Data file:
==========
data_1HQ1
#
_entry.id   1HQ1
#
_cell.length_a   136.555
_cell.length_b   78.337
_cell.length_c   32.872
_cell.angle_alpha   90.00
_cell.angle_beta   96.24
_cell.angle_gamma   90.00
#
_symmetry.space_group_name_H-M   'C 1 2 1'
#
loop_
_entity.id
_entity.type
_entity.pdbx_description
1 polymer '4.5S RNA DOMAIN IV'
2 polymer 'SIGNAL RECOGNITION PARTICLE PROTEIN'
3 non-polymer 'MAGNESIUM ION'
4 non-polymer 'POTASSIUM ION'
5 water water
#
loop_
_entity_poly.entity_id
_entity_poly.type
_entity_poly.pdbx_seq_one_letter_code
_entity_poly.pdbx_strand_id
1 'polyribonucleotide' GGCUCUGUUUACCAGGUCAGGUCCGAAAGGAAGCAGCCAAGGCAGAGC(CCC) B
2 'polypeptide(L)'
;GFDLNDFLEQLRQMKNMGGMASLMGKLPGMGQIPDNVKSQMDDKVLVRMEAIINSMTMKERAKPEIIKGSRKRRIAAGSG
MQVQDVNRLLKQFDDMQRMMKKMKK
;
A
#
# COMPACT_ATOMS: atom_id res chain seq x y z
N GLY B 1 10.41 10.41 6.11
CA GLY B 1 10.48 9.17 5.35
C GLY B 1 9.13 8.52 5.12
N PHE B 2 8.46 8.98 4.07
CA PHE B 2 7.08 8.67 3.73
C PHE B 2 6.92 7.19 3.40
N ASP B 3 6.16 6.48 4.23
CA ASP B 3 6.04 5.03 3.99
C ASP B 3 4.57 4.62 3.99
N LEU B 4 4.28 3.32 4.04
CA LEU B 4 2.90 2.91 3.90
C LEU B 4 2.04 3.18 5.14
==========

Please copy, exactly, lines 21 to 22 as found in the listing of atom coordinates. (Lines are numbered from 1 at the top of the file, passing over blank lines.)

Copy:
4 non-polymer 'POTASSIUM ION'
5 water water